ADA employment discrimination claims and defenses
The Americans with Disabilities Act (ADA) makes it illegal for employers to discriminate against persons based on real or perceived disabilities who are qualified to do the essential functions of the job, if the employers are aware of the disability. See generally
42 U.S.C. § 12112(a).
The plaintiff must have, or be regarded to have, a disability, be a qualified individual, and have suffered an adverse employment action because of that disability.
The Q&A that follows defines the elements and common defenses. There has been considerable litigation at the edge of these definitions, and this exercise is not intended to answer every question, but rather to provide an overview of the elements and defenses. Another overview is provided by the infographic on the right (click on it for a full size PDF).
A disability is a physical or mental impairment that substantially limits a major life activity. A major life activity is an activity that is of central importance to everyday life, that an average person can do without much difficulty. Temporary injuries and short-term impairments are not disabilities.
Persons are also regarded as having a disability if employers believe that the person has a disability, and is treated as such.
The ADA may also apply where adverse action was taken against a person without a present disability who had a record of a disability, or is taking medication to control the disability.
If the applicant or employee does not ask for an accommodation, the employer does not have to provide one unless it knows of the disability. If a disability and the need to accommodate it are obvious, however, the law does not always require an applicant or employee to expressly ask for a reasonable accommodation.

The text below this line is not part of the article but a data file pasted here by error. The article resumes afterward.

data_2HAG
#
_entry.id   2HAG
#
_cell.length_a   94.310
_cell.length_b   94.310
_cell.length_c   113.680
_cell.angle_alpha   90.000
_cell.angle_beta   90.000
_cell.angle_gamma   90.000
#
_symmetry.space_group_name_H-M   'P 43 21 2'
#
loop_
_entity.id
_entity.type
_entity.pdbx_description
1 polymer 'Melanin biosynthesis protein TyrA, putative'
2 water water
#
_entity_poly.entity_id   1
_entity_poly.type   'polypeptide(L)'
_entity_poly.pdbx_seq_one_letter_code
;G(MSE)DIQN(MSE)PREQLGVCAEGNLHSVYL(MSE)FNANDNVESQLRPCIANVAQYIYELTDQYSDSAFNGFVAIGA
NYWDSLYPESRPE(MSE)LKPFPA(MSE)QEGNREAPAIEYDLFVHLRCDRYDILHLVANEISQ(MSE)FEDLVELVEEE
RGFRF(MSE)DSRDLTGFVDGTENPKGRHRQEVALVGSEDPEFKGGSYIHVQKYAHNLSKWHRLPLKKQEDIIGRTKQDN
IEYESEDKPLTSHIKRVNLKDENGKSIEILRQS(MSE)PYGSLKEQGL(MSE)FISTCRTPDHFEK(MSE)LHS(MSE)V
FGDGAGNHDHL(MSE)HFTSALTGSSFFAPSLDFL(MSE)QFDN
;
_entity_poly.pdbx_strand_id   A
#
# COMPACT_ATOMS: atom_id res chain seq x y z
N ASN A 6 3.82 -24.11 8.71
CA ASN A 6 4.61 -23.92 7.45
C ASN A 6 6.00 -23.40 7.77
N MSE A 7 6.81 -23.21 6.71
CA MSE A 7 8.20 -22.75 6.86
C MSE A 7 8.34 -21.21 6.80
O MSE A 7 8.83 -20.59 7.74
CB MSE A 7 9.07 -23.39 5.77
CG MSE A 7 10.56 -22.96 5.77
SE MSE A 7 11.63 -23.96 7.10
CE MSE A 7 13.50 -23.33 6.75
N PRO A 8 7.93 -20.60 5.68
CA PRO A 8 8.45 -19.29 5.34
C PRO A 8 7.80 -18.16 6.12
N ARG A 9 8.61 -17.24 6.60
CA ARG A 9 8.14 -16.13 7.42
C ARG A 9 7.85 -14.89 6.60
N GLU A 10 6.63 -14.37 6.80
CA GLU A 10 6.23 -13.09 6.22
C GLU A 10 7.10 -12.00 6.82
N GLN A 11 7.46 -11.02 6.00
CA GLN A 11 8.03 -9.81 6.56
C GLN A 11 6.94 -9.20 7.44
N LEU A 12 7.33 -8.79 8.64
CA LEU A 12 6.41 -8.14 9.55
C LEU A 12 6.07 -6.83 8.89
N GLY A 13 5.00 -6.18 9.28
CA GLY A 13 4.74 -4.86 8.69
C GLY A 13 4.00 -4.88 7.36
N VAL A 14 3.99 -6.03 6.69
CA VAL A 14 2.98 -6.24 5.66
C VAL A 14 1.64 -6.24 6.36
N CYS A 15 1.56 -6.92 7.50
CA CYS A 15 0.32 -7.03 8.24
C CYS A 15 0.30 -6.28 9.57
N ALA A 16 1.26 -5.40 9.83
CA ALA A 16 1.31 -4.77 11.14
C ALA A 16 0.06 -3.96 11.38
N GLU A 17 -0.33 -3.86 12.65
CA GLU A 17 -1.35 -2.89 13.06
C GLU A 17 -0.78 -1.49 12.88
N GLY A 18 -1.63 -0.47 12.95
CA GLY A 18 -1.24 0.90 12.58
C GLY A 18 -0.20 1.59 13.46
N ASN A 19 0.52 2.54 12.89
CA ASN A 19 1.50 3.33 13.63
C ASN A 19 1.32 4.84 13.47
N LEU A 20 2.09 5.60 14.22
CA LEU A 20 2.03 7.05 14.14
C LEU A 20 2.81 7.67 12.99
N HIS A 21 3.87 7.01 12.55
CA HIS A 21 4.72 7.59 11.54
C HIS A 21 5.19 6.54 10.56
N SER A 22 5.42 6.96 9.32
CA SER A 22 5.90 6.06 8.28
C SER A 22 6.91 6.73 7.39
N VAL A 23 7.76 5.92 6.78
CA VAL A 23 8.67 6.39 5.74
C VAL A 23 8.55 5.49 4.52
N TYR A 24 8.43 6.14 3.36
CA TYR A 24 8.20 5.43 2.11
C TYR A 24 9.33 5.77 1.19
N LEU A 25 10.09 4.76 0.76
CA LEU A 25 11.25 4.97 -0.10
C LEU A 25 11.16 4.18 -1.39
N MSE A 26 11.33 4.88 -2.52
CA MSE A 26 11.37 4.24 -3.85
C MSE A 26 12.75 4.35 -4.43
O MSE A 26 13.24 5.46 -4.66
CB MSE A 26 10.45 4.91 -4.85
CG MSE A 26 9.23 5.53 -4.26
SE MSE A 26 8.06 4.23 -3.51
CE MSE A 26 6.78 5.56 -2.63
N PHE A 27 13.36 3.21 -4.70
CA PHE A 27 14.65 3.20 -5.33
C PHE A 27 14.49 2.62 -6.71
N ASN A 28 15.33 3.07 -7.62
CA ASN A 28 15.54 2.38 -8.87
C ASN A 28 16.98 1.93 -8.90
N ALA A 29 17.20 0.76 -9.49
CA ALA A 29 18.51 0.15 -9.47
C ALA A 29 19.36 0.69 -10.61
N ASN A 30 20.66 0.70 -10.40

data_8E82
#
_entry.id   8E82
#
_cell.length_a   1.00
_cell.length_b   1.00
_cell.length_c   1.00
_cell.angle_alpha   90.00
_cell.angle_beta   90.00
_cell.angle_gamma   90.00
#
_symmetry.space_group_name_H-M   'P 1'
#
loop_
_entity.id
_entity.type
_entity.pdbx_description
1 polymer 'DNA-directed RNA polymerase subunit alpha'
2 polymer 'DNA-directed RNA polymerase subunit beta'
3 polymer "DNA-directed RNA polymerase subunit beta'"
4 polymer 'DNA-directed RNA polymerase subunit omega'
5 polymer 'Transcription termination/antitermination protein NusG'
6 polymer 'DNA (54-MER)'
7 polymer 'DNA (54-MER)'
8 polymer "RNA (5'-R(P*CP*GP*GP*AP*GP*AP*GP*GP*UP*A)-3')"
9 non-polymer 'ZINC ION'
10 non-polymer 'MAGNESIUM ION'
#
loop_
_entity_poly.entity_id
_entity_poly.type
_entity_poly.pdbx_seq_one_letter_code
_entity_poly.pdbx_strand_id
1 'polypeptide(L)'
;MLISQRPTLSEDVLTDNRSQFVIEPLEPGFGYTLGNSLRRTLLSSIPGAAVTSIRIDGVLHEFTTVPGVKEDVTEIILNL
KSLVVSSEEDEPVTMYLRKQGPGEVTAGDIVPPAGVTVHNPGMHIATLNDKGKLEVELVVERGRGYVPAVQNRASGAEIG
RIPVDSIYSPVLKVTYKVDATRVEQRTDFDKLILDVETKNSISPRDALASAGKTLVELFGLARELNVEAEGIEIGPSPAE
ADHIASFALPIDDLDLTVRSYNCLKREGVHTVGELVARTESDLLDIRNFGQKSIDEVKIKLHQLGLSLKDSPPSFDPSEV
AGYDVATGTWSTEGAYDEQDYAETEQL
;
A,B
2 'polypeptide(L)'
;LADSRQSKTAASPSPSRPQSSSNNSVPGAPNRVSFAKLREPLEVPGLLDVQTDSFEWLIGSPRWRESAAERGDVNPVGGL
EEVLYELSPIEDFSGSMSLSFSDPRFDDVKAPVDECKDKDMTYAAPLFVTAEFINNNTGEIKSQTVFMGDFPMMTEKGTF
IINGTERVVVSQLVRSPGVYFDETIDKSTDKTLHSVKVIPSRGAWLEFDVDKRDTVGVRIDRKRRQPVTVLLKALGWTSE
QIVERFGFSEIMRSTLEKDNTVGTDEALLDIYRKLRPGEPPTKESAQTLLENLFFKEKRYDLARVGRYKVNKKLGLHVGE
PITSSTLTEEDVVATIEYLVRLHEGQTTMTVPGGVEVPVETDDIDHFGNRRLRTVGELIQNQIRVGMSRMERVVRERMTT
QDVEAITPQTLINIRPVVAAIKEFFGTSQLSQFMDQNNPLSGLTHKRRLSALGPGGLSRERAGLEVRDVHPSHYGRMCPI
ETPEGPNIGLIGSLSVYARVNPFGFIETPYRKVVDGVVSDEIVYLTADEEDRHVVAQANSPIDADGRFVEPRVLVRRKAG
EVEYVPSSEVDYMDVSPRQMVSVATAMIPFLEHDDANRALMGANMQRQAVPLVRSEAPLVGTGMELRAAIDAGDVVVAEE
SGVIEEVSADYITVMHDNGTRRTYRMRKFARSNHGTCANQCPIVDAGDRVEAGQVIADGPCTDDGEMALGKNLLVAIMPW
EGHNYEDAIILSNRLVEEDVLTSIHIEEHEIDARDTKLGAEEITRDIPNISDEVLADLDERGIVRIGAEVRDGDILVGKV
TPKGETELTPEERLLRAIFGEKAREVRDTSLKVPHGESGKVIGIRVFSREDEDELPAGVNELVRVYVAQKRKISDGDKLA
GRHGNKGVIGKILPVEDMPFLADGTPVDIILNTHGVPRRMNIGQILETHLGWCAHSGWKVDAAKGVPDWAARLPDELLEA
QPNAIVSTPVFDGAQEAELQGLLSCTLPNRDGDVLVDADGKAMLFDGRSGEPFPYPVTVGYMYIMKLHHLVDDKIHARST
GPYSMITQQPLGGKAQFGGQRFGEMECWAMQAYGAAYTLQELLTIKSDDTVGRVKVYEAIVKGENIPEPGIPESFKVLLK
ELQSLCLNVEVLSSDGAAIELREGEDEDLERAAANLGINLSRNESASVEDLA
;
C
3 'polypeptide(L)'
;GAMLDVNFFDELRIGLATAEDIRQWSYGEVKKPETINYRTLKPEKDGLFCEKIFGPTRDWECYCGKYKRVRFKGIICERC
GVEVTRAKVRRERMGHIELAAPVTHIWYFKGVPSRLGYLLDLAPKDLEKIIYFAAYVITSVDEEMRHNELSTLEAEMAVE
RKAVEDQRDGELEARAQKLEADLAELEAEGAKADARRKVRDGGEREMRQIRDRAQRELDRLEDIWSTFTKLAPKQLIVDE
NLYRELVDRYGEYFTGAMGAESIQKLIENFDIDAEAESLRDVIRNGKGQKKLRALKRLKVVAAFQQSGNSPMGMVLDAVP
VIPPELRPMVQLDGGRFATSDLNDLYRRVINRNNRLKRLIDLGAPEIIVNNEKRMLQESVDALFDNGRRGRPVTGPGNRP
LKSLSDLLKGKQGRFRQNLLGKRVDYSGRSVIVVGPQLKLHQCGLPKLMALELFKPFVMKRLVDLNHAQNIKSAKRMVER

An accommodation is a change that will let a person with a disability perform, apply for, or be eligible for the job. A reasonable accommodation might include "job restructuring, part-time or modified work schedules, reassignment to a vacant position, acquisition or modification of equipment or devices, appropriate adjustment or modifications of examinations, training materials or policies, the provision of qualified readers or interpreters, and other similar accommodations for individuals with disabilities."
42 U.S.C. § 12111(9).
An employer does not need to accommodate a disabled employee if the accommodation would cause an undue hardship to the business. See
42 U.S.C. § 12112(b)(5)(A).
An undue hardship is something too costly or something that is so disruptive that it would fundamentally change the nature of the employer's business or how it is run.
Appropriate factors to consider include the nature and cost of the accommodation, the size of the business and number of people it employs, and the types and number of facilities it runs.
A plaintiff must show an adverse action, such as failing to accommodate the diability, not hiring, not promoting, or firing the plaintiff because of the disability or perceived disability.
Quitting a job is equivalent to a firing where the employer purposely made the
working conditions so intolerable that a reasonable person in the plaintiff's position would have had to quit. This is sometimes called "constructive discharge."
An employer is not required to provide a reasonable accommodation to an individual who is merely "regarded as" disabled.
29 C.F.R. § 1630.2(o)(4).
Mixed motive cases occur where the employer produces a nondiscriminatory reason for the adverse employment action. The finder of fact determines whether it is valid or pretextual. The Supreme Court has not spoken definitively on the proper standard for this inquiry in ADA employment discrimination cases.
A "motivating factor" ("same decision") test, means a reason, alone or with other reasons, on which the defendant relied (or which moved the defendant toward its decision) in taking an adverse action. See
Desert Palace, Inc. v. Costa, 539 U.S. 90 (2003) (Title VII employment
discrimination); Babb v. Wilkie (U.S. Apr. 6, 2020) (ADEA government sector)